THE TREE THAT BEAR CLIMBED

The repetitive text, surprise ending and effortless learning make this a sure winner for the classroom.

A salute to trees, their needs and the interactions between plants and animals.

Beginning with the roots, Berkes introduces one part of the tree or its environment at a time: soil, rain, trunk, branches, leaves, sun, blossoms and pollen. Each new addition to the cumulative "House That Jack Built" rhyme provides a little information: “This is the rain / that waters the soil / that feeds the roots / that anchor the tree / that bear climbed.” This last line (and the book’s title) may seem odd to children who are reading all about the tree’s needs, but once the bees and their hive and their honey enter the poem, it is not hard to guess how the bear gets involved, nor what will happen to him when he does. Two spreads of backmatter extend the learning, with a huge treasure trove of additional educational materials posted on the publisher’s website. Two pages teach readers about the basic needs of plants and the interaction between plants and animals. Two pages of activities challenge children to match a tree’s parts to their descriptions and conduct some experiments with plants. Rietz’s detailed artwork uses natural colors to great effect—readers will almost smell the blossoms on the tree and hear the buzzing of the bees with their furry bodies and transparent wings.

The repetitive text, surprise ending and effortless learning make this a sure winner for the classroom. (Informational picture book. 3-8)

Pub Date: Aug. 10, 2012

ISBN: 978-1-607185-284

Page Count: 32

Publisher: Sylvan Dell

Review Posted Online: June 26, 2012

Kirkus Reviews Issue: July 15, 2012

CARPENTER'S HELPER

Renata’s wren encounter proves magical, one most children could only wish to experience outside of this lovely story.

A home-renovation project is interrupted by a family of wrens, allowing a young girl an up-close glimpse of nature.

Renata and her father enjoy working on upgrading their bathroom, installing a clawfoot bathtub, and cutting a space for a new window. One warm night, after Papi leaves the window space open, two wrens begin making a nest in the bathroom. Rather than seeing it as an unfortunate delay of their project, Renata and Papi decide to let the avian carpenters continue their work. Renata witnesses the birth of four chicks as their rosy eggs split open “like coats that are suddenly too small.” Renata finds at a crucial moment that she can help the chicks learn to fly, even with the bittersweet knowledge that it will only hasten their exits from her life. Rosen uses lively language and well-chosen details to move the story of the baby birds forward. The text suggests the strong bond built by this Afro-Latinx father and daughter with their ongoing project without needing to point it out explicitly, a light touch in a picture book full of delicate, well-drawn moments and precise wording. Garoche’s drawings are impressively detailed, from the nest’s many small bits to the developing first feathers on the chicks and the wall smudges and exposed wiring of the renovation. (This book was reviewed digitally with 10-by-20-inch double-page spreads viewed at actual size.)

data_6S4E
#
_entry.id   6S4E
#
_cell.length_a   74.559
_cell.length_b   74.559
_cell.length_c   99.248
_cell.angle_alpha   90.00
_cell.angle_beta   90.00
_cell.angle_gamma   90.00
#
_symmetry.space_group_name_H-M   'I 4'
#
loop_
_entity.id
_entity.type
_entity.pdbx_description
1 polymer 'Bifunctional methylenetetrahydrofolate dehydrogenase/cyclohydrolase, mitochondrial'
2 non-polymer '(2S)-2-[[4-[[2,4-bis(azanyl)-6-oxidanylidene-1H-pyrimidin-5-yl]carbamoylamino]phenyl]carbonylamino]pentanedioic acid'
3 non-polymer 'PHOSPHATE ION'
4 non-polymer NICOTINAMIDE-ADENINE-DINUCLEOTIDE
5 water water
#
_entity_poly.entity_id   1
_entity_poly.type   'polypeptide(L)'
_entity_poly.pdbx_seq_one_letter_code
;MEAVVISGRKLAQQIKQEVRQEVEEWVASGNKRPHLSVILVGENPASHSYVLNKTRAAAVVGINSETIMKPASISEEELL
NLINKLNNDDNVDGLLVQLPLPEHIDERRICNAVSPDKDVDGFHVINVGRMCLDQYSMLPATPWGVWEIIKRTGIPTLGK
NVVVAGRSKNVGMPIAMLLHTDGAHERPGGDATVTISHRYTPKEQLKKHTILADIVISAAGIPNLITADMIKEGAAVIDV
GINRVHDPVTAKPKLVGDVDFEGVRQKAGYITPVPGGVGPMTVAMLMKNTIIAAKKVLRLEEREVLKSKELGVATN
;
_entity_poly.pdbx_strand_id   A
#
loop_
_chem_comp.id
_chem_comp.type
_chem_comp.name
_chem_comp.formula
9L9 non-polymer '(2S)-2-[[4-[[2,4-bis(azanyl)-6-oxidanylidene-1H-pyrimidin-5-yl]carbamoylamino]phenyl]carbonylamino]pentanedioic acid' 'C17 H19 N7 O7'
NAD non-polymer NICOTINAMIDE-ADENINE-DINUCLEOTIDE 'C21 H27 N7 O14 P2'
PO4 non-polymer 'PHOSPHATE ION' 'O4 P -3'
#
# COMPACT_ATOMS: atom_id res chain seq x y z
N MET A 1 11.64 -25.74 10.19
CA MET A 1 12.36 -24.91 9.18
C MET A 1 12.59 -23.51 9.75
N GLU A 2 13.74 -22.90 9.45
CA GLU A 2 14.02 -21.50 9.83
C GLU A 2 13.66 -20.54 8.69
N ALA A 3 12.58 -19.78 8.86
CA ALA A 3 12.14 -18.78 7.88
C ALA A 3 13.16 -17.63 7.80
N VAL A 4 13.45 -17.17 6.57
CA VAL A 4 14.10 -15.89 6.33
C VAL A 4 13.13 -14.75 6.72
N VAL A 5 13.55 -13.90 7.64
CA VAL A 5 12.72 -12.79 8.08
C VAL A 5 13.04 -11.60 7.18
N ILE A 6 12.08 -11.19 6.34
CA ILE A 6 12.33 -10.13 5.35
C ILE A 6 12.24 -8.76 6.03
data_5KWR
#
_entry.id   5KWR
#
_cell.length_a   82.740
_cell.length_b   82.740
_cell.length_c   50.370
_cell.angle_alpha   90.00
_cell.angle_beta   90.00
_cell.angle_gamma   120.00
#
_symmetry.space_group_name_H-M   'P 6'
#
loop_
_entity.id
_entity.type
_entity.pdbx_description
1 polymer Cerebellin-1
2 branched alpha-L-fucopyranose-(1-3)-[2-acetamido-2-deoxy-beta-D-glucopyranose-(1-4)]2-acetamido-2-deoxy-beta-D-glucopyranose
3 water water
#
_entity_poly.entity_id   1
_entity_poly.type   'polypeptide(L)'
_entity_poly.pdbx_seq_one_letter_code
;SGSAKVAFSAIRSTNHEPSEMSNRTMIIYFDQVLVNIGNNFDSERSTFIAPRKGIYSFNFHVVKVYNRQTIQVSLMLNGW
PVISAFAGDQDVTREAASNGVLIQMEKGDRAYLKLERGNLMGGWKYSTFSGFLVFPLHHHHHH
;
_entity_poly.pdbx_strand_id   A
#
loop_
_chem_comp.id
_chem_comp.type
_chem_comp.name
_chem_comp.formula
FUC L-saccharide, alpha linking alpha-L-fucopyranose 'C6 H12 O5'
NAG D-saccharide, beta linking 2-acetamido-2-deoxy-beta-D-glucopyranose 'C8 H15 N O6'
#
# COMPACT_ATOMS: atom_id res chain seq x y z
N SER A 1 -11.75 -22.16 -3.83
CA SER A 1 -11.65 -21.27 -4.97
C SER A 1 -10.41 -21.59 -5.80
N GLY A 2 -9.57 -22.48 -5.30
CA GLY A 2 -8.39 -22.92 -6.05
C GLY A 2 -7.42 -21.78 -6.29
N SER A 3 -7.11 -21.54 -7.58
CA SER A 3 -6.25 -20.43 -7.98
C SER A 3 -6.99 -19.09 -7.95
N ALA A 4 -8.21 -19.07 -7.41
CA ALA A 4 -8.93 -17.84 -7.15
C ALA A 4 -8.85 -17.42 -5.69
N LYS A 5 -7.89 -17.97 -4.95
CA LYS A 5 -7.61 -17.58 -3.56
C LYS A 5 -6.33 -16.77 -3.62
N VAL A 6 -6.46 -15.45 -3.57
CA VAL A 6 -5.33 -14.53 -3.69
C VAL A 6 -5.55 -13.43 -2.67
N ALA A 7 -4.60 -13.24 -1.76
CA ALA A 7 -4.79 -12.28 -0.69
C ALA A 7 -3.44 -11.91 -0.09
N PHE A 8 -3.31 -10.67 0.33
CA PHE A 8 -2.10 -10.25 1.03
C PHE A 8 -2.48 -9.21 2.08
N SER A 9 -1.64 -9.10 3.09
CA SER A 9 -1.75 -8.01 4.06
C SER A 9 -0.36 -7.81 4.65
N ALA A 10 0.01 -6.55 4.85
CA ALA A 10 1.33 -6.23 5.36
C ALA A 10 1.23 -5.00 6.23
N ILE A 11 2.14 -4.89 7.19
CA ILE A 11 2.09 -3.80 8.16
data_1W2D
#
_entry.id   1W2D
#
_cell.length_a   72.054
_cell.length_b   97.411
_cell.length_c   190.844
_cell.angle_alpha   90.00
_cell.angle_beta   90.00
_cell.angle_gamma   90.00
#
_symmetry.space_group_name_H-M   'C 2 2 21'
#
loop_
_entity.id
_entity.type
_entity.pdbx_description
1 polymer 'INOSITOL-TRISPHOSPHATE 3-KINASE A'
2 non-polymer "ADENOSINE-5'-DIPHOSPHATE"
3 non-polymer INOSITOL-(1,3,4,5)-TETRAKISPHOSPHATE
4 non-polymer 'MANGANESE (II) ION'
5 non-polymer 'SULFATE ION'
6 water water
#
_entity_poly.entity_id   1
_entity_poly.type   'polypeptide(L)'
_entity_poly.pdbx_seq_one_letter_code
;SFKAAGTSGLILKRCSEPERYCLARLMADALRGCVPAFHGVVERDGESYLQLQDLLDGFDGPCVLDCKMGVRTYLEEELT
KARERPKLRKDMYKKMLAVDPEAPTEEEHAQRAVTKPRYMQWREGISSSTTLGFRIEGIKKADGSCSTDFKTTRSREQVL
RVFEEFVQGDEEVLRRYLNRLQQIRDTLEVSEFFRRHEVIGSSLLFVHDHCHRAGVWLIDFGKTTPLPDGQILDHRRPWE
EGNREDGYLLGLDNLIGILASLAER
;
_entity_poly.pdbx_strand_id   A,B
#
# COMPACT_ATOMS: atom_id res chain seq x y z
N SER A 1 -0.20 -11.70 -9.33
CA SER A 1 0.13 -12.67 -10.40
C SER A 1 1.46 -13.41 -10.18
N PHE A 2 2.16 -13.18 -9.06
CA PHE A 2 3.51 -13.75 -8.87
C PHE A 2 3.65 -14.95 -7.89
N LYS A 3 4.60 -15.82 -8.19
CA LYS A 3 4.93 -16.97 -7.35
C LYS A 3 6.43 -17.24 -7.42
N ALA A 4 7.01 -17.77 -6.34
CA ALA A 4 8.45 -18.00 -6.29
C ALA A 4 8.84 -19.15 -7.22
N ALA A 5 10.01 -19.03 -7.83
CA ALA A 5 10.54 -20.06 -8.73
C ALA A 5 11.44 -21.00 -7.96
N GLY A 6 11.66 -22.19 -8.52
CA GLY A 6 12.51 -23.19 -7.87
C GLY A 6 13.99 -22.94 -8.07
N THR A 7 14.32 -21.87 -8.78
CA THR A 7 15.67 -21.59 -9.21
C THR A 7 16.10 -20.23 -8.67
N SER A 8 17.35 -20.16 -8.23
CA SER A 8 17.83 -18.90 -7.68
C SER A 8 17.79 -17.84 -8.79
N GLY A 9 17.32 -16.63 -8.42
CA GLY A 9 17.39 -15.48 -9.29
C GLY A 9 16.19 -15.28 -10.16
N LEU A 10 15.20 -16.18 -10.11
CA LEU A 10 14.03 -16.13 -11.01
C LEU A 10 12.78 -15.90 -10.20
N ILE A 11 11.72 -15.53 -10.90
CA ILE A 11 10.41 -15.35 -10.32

Renata’s wren encounter proves magical, one most children could only wish to experience outside of this lovely story. (Picture book. 3-7)

Pub Date: March 16, 2021

ISBN: 978-0-593-12320-1

Page Count: 40

Publisher: Schwartz & Wade/Random

Review Posted Online: Jan. 12, 2021

Kirkus Reviews Issue: Feb. 1, 2021

SLUG IN LOVE

Sweet, reassuring fun—and a story to fully embrace.

A slug longs for a hug and finds it unexpectedly.

Doug the slug would really like a hug and plods on, seeking affection. But a caterpillar, bug, spider, and worm want no part of hugging a slug. They are just not feeling it (might they feel sluggish?), voicing their disdain in no uncertain terms with expressions like, “Grimy, slippy!” and “Squelchy, slimy!” What’s a slug to do? Undeterred, Doug keeps trying. He meets Gail, a snail with crimson lipstick and hip, red glasses; she happens to be as grimy and squelchy as he is, so he figures she is the hugger of his dreams. The two embark upon a madcap romantic courtship. Alas, Gail also draws the (slimy) line at hugging Doug. Finally, mournful Doug meets the best hugger and the true love of his life, proving there’s someone for everyone. This charmer will have readers rooting for Doug (and perhaps even wanting to hug him). Expressed in simple, jaunty verses that read and scan smoothly, the brief tale revolves around words that mainly rhyme with Doug and slug. Given that the story stretches vocabulary so well with regard to rhyming words, children can be challenged after a read-aloud session to offer up words that rhyme with slug and snail. The colorful and humorous illustrations are lively and cheerful; googly-eyed Doug is, like the other characters, entertaining and expressive. (This book was reviewed digitally.)

Sweet, reassuring fun—and a story to fully embrace. (Picture book. 4-8)

Pub Date: Dec. 14, 2021

ISBN: 978-1-66590-046-1

Page Count: 32

Publisher: Paula Wiseman/Simon & Schuster

Review Posted Online: Oct. 12, 2021

Kirkus Reviews Issue: Nov. 1, 2021

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